This blog represents most of the newspaper columns (appearing in various Colorado Community Newspapers and Yourhub.com) written by me, James LaRue, during the time in which I was the director of the Douglas County Libraries in Douglas County, Colorado. (Some columns are missing, due to my own filing errors.) This blog covers the time period from April 11, 1990 to January 12, 2012.

Unless I say so, the views expressed here are mine and mine alone. They may be quoted elsewhere, so long as you give attribution. The dates are (at least according my records) the dates of publication in one of the above print newspapers.

The blog archive (web view) is in chronological order. The display of entries, below, seems to be in reverse order, new to old.

All of the mistakes are of course my own responsibility.

Wednesday, April 12, 2000

April 12, 2000 - Controversial Materials

Last week I attended a Douglas County School Board meeting. It was, at times, a tense night.

First up was the fate of the Colorado Visionary Academy charter school. It had been given some 30 days to solve a staggering set of problems. After presentations by various folks, some probing questions from the Board, and a recess to allow the two sides to huddle, it was decided to give the school district another week to digest all of the data presented that day. Then some 80 people or so got up and left.

Next up was the controversial materials policy. The previous policy went something like this: if teachers wanted to make classroom use of supplementary readings or materials that might be considered controversial, they first had to present the materials, and the purpose for which they were intended, to the principal. The principal might say no. If the answer was yes, then the teacher sent home a description and a permission slip to the parents. If the child did not return with the slip, the child could not participate. This is referred to as an "Opt In" approach -- that is, without parental permission, the child was excused, in which case the teacher had to come up with some other activity for that child.

The new, proposed policy differed in this final respect: parents had to say that they did NOT want their children to be exposed to the material. This is the Opt Out approach -- unless the parent objects, the child participates.

Why the proposed change? According to school district officials, there were several aims. The first was simply to preserve instructional time. The Opt In approach generates a lot of paperwork and accounting, time that by definition is not spent preparing for class or teaching.

The second goal was to encourage critical thinking: teachers sometimes run across current materials that present another side of an issue, challenging the sometimes very bland presentations of textbooks and more effectively engaging the student.

The third aim was to protect the child -- from what, I'm not exactly sure. Controversy, I suppose. To state the matter more diplomatically, the school district did not wish to offend parents by presenting information that might contradict values strongly held at home, or at least not without some notification.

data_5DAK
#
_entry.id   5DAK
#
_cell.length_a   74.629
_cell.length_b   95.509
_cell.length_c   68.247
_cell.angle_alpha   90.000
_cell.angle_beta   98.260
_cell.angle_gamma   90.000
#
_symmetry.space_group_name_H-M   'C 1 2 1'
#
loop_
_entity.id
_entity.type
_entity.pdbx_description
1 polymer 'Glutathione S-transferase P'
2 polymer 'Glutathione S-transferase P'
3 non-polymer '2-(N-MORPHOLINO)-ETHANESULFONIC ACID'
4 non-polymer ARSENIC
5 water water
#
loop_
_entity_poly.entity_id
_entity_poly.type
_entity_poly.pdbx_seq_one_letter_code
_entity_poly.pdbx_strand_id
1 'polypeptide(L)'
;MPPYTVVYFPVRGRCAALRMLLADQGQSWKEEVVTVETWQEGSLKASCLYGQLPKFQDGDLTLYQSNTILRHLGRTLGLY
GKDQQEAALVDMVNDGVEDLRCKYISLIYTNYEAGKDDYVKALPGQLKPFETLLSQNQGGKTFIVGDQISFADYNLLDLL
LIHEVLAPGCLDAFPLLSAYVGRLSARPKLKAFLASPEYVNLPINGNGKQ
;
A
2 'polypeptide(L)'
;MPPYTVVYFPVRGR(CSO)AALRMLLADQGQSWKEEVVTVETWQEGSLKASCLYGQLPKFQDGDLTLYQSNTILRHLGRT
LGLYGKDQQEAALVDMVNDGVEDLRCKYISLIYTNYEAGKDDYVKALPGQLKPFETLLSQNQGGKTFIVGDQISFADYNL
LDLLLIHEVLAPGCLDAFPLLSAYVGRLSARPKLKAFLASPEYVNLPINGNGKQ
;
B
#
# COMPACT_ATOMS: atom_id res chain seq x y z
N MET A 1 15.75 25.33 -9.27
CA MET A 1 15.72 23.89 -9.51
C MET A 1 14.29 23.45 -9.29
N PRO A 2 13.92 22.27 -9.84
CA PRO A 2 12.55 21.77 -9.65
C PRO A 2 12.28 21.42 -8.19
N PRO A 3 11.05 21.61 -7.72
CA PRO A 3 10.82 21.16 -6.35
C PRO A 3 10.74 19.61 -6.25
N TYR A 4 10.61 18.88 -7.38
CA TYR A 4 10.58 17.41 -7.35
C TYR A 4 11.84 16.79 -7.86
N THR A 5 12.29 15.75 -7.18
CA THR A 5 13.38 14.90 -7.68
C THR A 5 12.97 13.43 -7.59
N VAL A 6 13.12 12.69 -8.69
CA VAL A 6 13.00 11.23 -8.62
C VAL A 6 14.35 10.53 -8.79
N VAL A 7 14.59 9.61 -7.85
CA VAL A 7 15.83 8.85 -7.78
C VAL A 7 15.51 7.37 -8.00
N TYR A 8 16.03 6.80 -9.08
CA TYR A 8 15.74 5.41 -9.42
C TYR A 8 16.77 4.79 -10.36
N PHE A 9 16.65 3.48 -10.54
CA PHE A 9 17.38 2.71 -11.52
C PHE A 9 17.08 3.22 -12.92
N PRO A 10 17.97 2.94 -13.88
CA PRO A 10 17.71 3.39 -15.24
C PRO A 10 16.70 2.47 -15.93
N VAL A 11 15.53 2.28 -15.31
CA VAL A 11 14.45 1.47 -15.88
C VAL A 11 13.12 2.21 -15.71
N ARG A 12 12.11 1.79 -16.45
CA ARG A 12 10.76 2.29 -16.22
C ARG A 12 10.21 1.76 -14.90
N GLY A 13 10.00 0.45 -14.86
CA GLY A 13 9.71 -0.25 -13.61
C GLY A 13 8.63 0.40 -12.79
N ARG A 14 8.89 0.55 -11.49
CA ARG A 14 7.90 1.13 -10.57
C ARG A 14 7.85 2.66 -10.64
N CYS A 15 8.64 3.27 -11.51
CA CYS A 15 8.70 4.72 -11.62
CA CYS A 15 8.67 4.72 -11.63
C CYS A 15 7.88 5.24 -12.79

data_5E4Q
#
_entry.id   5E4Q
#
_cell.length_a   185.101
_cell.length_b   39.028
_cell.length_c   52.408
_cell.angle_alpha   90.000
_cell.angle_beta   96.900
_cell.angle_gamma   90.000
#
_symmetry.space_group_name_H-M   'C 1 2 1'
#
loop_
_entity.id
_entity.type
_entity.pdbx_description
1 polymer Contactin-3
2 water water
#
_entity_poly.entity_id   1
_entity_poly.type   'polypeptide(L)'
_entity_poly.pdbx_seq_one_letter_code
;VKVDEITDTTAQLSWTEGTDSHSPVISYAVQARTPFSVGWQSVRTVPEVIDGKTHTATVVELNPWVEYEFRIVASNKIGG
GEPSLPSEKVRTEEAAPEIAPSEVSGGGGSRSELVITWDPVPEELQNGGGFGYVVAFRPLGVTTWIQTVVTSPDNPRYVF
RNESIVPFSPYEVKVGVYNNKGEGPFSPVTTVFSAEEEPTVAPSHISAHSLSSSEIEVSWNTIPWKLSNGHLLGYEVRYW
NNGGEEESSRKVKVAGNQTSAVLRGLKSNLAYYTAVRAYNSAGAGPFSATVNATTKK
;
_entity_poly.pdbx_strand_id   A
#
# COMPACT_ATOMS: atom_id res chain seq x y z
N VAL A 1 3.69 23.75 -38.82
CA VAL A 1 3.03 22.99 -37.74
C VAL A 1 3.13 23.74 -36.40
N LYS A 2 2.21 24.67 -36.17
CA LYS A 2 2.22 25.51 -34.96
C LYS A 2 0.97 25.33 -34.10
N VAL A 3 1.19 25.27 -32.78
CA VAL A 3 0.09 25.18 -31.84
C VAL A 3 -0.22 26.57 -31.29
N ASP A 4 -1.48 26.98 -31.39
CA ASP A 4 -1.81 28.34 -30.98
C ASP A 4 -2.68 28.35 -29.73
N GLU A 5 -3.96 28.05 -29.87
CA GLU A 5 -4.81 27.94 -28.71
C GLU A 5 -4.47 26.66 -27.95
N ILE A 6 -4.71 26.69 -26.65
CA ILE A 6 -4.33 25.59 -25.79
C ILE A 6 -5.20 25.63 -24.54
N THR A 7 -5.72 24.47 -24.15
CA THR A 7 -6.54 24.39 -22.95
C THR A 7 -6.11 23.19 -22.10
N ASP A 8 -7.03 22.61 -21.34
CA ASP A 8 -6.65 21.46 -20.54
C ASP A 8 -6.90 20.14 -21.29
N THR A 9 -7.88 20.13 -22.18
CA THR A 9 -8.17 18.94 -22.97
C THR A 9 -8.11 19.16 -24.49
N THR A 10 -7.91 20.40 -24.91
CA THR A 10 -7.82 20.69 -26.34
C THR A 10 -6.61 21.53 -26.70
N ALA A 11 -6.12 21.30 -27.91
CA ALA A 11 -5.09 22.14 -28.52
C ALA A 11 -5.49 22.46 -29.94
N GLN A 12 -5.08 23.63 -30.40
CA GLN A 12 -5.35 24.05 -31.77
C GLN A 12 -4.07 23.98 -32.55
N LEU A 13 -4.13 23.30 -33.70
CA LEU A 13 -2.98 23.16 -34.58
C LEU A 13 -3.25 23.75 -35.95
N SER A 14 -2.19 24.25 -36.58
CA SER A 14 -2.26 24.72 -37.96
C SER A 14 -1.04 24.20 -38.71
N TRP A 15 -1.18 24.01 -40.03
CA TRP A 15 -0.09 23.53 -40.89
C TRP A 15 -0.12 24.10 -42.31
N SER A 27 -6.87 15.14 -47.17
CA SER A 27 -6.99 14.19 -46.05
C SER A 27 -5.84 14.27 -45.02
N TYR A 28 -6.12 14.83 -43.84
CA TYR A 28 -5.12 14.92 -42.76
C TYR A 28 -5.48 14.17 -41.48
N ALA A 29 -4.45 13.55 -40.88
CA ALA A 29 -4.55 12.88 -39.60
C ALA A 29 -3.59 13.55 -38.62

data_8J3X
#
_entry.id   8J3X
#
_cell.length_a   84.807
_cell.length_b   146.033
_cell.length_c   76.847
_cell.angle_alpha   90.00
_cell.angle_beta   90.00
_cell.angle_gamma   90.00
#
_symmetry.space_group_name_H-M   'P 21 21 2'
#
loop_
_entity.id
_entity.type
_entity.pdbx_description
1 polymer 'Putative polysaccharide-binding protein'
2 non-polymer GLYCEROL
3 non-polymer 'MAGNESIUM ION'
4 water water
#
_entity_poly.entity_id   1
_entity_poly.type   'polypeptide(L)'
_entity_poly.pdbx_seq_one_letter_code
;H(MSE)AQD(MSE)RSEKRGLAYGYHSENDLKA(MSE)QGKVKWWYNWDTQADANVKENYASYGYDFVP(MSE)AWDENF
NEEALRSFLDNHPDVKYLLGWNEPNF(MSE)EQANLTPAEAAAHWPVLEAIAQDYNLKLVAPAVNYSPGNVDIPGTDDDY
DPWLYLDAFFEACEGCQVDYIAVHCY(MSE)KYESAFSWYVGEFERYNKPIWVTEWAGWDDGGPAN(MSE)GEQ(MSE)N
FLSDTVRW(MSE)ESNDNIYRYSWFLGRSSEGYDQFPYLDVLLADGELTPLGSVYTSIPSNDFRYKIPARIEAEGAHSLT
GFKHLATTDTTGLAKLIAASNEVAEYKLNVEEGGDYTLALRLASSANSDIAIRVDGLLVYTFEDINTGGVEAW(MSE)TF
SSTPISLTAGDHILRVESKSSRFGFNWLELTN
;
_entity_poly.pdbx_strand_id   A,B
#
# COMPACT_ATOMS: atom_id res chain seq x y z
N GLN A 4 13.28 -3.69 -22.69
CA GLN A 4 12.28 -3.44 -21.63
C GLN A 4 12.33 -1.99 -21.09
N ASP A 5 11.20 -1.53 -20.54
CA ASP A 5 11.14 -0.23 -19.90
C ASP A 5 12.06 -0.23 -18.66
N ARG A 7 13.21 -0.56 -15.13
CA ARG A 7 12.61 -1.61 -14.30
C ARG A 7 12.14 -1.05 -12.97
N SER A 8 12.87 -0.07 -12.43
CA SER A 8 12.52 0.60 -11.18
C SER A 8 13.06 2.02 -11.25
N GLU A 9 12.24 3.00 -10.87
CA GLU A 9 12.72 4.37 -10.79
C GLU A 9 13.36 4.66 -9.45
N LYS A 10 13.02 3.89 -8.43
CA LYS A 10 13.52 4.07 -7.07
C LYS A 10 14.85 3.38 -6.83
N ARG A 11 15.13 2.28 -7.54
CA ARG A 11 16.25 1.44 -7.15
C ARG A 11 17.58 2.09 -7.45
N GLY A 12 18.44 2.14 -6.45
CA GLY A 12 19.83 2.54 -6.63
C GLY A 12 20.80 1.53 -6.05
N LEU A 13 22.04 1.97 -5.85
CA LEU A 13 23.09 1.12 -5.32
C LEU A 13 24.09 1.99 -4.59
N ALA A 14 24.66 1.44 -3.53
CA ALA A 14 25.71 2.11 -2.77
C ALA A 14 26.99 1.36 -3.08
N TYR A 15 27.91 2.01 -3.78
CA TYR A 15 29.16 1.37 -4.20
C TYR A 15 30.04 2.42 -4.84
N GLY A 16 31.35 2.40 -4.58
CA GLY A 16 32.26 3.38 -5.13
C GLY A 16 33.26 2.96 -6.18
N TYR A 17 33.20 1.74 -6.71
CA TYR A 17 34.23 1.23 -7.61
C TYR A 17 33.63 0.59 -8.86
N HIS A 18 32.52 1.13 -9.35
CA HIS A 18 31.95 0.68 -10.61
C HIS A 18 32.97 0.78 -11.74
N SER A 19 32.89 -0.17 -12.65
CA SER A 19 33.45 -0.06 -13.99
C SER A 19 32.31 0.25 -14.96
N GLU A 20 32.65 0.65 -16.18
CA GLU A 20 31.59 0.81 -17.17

Then the school board listened, most politely and attentively, to some 15 people who were actively opposed to the policy change, and mentioned a petition with 89 names of people who agreed with them.

Then a teacher spoke in favor of the new policy. Then I spoke in favor of it. By this time, it was about 10:30 p.m. (Board meetings typically begin at 7 p.m.)

Then the Board discussed it, carefully considering the viewpoints expressed, and expressing their own. Finally, they voted. The new policy passed, although narrowly: 4 to 3. Voting against it were Bill Noyce, Vicky Starkey, and Jim McCormick.

After the vote, another 25 people got up and left. But the Board stayed, with plenty of important business still to be tackled.

The Board stayed. They had sat through two (potentially) very contentious sessions, with some occasionally very agitated people. Throughout the long night, the Board kept its cool, listened carefully and respectfully to all, then made thoughtful decisions.

Like many other people who believe, heart and mind, in the importance of public education, I too have come before the Board in an agitated state. I don't always agree with their decisions. Even when I do, it is often not for the same reasons.

But even when I disagree, I always remember this: I genuinely respect the Board, every single member. Their time commitment alone is impressive. It is perfectly apparent that every individual on the Board is there, not for the glory or the pay (there's none, or not much, of either), but because they genuinely care about the quality of education in Douglas County. They prove this, not by the occasional 3 minute appearance when there's a hot issue (which is what I do), but through meeting after meeting, sometimes dealing with the extremely mundane.

My point? I'm grateful to them. I offer not only to the members of the school board, but also to the people who serve on a host of public boards -- the library, the town, the county, and much more -- my sincere gratitude. Thanks for showing up. Thanks for staying even when everybody else gets up and leaves.

To my mind, the whole purpose of the public library is to allow the average citizen to ask questions, to explore, to consider, and finally to draw his or her own conclusions. The public library is a democracy of ideas, each struggling to prevail. But the rules of engagement are simple: we must be civil. We must treat each other with respect. We must be mindful both of the individual, and of society.

It's a lot like a school board meeting.

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